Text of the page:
He sounds like a fine young man. Kids are so cruel sometimes. It just breaks my heart. I have taught many kids who have similar challenges. I remember them so fondly because of how they allowed me to see things differently.

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Twitchy June 23, 2013 at 1:11 am

That’s beautiful Kaz, thank you. I think our experience has opened my eyes more too.

iSophie June 22, 2013 at 8:25 pm

This is a really lovely post! You do have an amazing boy there, and I hope he never lets them tear him down.

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Oculus Mundi June 22, 2013 at 6:54 am

You break my heart a little every time you write about your boy. Bless his gentle heart.

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Twitchy June 23, 2013 at 1:14 am

Thank you A. People just don’t make sense sometimes, do they? They’ll go through years and years of trying to be like everyone else before they come to the place my boy is already at: just being himself.

Nathalie Brown June 21, 2013 at 10:26 pm

My beautiful friend, your son is divine as are all your family. I’m working my butt off to change kids so that they accept everyone’s differences xxxx

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Twitchy June 21, 2013 at 11:24 pm

Thank you Natalie. I adore your heart too, and everything you stand for xxxx

Danya Banya June 21, 2013 at 8:59 pm

School age is so hard for those that walk a different road. But he’s lucky to have a mum such as you that’s helping him carve his own way. xx

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traceyb65 June 21, 2013 at 8:55 pm

every word you wrote mirrors my son’s own experience … few friends, prone to falling out with the friends he does have over misunderstandings, teased and yep, bullied to the brink of depression. but with his younger sister he is gentle and patient, and he can hold down any conversation with an adult that takes the time to bring him out of his snailshell. and i can tell from his teachers comments who ‘gets’ him and who couldn’t be bothered (ffs, it’s your JOB, teachers!). we have had many conversations this year about ‘friends’ who are organ grinders (start the trouble) and monkeys (join in), because it is TOO hard to NOT fit in, and the vulnerable are exploited for ‘cool’ points.
funnily enough, his Year 2 teacher picked it, and it is one of the reasons i am encouraging him to do well enough for university admission … i reckon he will find his tribe there. much love to your boy. xt

ps sorry for the comment bomb!

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Twitchy June 21, 2013 at 9:31 pm

No worries Tracey. This is why I share- so fewer of us feel alone on our road. Much love to you and your boy xxx (PS grrr to phone comments! Just fixed it all.)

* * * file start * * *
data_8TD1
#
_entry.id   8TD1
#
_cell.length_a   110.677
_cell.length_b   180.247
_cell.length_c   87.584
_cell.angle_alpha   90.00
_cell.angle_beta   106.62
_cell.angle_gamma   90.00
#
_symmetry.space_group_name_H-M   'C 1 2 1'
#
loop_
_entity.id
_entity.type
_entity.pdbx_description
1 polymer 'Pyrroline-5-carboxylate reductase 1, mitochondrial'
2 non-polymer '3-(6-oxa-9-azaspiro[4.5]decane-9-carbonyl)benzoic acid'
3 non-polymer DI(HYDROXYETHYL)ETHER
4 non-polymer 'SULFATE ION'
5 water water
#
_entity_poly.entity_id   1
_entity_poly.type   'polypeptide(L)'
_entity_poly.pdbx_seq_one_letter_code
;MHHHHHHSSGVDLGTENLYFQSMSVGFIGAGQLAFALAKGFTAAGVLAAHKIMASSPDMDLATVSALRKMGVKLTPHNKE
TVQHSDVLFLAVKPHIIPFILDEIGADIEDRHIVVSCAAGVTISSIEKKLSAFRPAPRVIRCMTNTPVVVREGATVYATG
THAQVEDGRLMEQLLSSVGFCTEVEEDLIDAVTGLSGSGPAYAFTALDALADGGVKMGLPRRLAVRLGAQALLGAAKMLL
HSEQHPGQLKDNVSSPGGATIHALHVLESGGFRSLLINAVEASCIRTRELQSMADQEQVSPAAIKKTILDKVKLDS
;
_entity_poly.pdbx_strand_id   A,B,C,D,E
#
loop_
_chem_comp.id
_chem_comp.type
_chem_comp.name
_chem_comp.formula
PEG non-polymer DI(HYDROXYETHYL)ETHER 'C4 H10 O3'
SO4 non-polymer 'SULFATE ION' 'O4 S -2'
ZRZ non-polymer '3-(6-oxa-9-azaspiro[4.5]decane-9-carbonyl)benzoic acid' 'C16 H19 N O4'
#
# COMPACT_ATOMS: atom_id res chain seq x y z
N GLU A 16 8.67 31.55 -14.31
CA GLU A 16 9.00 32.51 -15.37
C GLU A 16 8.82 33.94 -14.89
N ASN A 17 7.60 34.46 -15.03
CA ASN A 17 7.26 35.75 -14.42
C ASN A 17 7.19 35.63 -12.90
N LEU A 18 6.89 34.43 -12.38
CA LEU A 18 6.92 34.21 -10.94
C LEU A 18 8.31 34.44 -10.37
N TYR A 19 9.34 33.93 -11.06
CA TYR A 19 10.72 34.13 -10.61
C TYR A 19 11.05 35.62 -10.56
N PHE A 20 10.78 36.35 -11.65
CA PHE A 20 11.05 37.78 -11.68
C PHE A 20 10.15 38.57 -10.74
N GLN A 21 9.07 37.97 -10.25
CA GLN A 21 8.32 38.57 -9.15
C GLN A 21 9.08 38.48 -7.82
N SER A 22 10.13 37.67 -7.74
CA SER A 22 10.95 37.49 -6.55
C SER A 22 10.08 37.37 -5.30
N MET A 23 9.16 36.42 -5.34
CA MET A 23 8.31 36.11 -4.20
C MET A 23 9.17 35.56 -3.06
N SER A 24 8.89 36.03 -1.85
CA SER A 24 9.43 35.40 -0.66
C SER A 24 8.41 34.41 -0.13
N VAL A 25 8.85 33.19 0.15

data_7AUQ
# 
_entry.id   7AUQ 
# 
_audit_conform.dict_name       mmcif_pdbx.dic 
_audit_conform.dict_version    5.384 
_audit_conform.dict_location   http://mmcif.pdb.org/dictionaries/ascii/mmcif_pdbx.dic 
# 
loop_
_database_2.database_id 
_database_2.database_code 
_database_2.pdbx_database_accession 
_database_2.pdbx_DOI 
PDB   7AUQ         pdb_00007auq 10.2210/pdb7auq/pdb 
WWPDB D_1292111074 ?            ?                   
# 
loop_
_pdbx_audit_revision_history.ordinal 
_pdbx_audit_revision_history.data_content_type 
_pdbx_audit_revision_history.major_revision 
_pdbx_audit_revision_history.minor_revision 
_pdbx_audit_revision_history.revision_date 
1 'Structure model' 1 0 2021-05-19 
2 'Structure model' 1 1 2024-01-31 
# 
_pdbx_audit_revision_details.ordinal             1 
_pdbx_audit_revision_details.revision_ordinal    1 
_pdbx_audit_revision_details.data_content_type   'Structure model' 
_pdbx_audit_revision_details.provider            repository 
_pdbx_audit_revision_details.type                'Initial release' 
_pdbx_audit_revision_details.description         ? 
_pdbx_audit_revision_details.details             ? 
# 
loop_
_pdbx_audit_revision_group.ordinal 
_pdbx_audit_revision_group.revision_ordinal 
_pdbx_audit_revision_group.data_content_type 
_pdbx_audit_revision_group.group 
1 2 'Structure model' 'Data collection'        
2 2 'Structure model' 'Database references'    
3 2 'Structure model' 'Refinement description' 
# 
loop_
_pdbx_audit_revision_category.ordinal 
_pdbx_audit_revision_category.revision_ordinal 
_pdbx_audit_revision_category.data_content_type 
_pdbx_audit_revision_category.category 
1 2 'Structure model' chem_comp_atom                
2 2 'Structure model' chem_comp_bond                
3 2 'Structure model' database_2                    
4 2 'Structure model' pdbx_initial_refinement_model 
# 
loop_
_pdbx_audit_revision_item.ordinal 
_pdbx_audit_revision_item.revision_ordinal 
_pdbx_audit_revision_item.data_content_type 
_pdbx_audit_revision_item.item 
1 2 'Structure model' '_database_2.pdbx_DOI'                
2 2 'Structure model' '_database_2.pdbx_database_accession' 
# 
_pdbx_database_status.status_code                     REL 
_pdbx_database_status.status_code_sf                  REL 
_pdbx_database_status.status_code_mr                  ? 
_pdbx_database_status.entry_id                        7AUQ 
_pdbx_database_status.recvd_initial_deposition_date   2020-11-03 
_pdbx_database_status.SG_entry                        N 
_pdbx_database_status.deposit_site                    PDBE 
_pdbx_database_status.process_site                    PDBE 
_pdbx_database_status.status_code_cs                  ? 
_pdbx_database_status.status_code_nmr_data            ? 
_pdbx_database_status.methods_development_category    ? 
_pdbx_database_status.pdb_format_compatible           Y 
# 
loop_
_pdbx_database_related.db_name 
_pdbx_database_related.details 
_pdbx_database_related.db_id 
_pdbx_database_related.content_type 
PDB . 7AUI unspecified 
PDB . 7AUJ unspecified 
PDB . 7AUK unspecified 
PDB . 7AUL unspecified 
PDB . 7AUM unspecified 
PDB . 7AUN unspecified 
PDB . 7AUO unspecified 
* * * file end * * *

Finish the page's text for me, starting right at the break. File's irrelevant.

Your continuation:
Grace June 21, 2013 at 7:56 pm

Oh, Twitchy. This was just so beautiful. Of course he has beautiful qualities. The thing is, it’s probably not the time or age group for them to be fully accepted and appreciated. Which totally sucks. But kids are just that.
I have this hunch one of the twinlets will be similar to your darling Mr 13. Just keep the faith, Twitchy. He will be recognised. No doubt he will x

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Twitchy June 23, 2013 at 1:11 am

Thank you Grace, I do hope so x

Lisa June 21, 2013 at 4:59 pm

Oh, this really spoke to me – my little guy is 12 and his school camp is coming up, he has medical issues and often feels ‘different’ to the other kids. I admit I teared up a little reading this. Your boy sounds awesome.

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Twitchy June 21, 2013 at 5:50 pm

Thank you Lisa. I often fear I may be getting too detailed about his personal life but ultimately I know he’d say he has nothing to hide. He wants to share his experience with others. Best wishes to you and your boy x

Judy @Australian Inspirational Women June 21, 2013 at 4:47 pm

Yes, he’s definitely going to be a great adult. He seems to be very analytical like my husband.
He does deserve respect. But that’s the world for you. Hopefully, he will find some friends that are more like him.

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Twitchy June 21, 2013 at 5:49 pm

Quality over quantity, Judy 😉 A handful of dear friends is better than loads of not-so-great ones.

tahlia @ the parenting files June 21, 2013 at 2:44 pm

heart melts… why is difference an issue? I just don’t understand. A gorgeous soul. I hope that he finds his niche soon and people that treat him with the respect he deserves x

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Twitchy June 21, 2013 at 5:48 pm

Difference is ‘not cool’ when you’re at a life stage where everyone wants to fit in. It’s painful now, but after school is when his life will really begin. Thanks for your kind thoughts, Tahlia.